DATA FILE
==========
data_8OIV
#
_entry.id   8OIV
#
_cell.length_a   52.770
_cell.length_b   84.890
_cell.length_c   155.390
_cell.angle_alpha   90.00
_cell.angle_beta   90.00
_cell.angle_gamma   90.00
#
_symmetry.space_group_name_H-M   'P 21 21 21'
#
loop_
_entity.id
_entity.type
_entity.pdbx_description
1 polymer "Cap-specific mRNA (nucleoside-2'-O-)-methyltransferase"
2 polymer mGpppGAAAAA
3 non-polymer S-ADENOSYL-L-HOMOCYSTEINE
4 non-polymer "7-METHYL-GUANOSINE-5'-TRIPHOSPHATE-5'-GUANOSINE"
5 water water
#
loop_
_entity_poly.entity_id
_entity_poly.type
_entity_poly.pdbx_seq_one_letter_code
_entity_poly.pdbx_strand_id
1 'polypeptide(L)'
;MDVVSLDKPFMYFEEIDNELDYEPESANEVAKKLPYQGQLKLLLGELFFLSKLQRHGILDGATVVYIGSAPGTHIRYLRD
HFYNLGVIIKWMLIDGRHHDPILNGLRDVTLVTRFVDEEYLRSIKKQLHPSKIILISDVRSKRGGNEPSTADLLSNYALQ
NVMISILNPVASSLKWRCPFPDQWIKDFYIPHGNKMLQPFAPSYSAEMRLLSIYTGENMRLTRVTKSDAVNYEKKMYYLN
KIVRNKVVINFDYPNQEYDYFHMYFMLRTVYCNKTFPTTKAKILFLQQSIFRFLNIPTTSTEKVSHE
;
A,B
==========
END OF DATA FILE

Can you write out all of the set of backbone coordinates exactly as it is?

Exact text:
data_8OIV
#
_entry.id   8OIV
#
_cell.length_a   52.770
_cell.length_b   84.890
_cell.length_c   155.390
_cell.angle_alpha   90.00
_cell.angle_beta   90.00
_cell.angle_gamma   90.00
#
_symmetry.space_group_name_H-M   'P 21 21 21'
#
loop_
_entity.id
_entity.type
_entity.pdbx_description
1 polymer "Cap-specific mRNA (nucleoside-2'-O-)-methyltransferase"
2 polymer mGpppGAAAAA
3 non-polymer S-ADENOSYL-L-HOMOCYSTEINE
4 non-polymer "7-METHYL-GUANOSINE-5'-TRIPHOSPHATE-5'-GUANOSINE"
5 water water
#
loop_
_entity_poly.entity_id
_entity_poly.type
_entity_poly.pdbx_seq_one_letter_code
_entity_poly.pdbx_strand_id
1 'polypeptide(L)'
;MDVVSLDKPFMYFEEIDNELDYEPESANEVAKKLPYQGQLKLLLGELFFLSKLQRHGILDGATVVYIGSAPGTHIRYLRD
HFYNLGVIIKWMLIDGRHHDPILNGLRDVTLVTRFVDEEYLRSIKKQLHPSKIILISDVRSKRGGNEPSTADLLSNYALQ
NVMISILNPVASSLKWRCPFPDQWIKDFYIPHGNKMLQPFAPSYSAEMRLLSIYTGENMRLTRVTKSDAVNYEKKMYYLN
KIVRNKVVINFDYPNQEYDYFHMYFMLRTVYCNKTFPTTKAKILFLQQSIFRFLNIPTTSTEKVSHE
;
A,B